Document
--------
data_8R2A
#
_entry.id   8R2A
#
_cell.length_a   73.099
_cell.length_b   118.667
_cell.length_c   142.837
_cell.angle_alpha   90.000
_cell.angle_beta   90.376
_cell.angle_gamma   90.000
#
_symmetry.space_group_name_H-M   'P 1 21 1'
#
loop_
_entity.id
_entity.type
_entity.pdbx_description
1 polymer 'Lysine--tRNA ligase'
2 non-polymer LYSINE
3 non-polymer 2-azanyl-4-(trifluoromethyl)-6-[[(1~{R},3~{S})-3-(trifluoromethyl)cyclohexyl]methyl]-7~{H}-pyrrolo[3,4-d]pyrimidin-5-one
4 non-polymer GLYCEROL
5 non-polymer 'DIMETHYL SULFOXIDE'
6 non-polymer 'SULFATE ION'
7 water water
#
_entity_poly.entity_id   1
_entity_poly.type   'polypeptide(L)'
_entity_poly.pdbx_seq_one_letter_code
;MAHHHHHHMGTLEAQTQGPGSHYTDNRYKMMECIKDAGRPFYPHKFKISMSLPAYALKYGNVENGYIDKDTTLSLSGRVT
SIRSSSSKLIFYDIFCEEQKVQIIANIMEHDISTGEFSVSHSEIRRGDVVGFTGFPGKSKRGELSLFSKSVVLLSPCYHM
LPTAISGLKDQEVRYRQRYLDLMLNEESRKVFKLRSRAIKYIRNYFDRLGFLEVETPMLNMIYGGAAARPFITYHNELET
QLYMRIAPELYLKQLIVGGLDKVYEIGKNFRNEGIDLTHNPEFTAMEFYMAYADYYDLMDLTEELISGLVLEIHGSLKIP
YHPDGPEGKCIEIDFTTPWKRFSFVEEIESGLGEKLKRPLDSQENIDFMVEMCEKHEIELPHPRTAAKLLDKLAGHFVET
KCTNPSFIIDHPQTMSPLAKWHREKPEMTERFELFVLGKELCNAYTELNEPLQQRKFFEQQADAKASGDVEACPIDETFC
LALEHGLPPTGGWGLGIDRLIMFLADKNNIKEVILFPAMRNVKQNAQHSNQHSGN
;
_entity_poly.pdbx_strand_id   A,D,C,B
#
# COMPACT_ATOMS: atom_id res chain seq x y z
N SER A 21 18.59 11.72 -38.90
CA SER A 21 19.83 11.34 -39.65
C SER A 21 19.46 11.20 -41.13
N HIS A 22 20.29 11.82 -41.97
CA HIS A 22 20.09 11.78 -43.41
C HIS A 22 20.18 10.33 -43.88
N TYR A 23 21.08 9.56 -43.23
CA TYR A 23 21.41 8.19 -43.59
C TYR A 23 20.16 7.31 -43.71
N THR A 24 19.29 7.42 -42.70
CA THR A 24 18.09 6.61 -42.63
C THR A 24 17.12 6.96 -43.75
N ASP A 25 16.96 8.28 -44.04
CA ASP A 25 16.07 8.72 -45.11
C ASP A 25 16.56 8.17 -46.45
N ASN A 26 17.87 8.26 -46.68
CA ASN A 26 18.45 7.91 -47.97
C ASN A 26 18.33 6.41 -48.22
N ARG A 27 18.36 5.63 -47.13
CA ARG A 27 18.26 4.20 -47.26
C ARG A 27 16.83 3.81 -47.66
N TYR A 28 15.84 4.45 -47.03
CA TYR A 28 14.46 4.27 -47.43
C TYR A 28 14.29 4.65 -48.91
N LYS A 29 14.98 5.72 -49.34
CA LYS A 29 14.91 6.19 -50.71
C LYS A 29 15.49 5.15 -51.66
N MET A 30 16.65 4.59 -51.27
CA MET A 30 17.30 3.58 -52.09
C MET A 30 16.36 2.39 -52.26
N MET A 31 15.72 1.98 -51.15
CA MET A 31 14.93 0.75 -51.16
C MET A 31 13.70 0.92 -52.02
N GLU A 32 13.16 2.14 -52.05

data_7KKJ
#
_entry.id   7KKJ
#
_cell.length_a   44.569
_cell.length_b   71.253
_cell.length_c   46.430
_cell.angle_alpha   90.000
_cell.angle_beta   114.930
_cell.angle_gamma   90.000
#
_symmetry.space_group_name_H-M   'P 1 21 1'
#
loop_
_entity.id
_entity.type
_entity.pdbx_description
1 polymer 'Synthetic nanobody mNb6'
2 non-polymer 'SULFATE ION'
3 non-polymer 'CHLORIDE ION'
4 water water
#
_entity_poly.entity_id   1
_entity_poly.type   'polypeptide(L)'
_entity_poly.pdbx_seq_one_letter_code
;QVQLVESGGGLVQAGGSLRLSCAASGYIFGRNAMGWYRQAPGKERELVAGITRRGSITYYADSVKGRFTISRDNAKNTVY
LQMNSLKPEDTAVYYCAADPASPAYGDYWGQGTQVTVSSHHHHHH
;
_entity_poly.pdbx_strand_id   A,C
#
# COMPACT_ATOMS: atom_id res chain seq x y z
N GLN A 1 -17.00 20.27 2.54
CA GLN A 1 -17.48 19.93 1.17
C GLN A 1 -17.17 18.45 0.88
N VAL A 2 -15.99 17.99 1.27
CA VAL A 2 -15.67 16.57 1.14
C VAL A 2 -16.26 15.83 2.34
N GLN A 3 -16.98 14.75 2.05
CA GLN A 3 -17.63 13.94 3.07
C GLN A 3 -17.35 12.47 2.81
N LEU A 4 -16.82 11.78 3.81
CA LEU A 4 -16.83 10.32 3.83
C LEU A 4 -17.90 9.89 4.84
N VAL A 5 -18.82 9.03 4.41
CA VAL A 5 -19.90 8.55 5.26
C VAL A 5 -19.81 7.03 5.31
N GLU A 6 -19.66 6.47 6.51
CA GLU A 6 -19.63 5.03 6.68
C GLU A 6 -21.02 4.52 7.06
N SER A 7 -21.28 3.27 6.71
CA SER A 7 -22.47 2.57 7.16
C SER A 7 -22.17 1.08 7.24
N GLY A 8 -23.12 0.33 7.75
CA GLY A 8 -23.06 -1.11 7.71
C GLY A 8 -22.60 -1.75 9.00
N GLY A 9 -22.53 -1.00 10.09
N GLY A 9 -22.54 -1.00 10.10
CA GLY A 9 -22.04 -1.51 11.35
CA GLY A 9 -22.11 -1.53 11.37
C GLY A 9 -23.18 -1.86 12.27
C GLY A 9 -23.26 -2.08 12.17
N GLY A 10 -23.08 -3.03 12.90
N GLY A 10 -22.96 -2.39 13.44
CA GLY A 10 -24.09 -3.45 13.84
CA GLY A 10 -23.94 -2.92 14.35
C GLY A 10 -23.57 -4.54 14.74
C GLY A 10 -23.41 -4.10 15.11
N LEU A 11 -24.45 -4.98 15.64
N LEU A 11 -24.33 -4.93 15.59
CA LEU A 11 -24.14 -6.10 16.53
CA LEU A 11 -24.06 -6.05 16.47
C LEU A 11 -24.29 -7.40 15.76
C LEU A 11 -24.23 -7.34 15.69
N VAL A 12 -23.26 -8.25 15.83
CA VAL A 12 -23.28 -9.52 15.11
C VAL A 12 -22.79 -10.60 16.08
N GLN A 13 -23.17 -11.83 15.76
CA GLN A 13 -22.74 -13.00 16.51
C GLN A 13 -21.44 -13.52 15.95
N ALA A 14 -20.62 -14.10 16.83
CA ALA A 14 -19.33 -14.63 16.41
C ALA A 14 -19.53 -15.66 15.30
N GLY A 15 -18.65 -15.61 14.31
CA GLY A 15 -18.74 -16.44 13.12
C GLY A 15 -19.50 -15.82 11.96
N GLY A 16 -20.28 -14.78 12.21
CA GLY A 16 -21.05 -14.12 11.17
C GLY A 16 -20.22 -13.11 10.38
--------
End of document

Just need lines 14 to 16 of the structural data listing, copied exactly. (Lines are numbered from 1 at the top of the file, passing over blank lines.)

loop_
_entity.id
_entity.type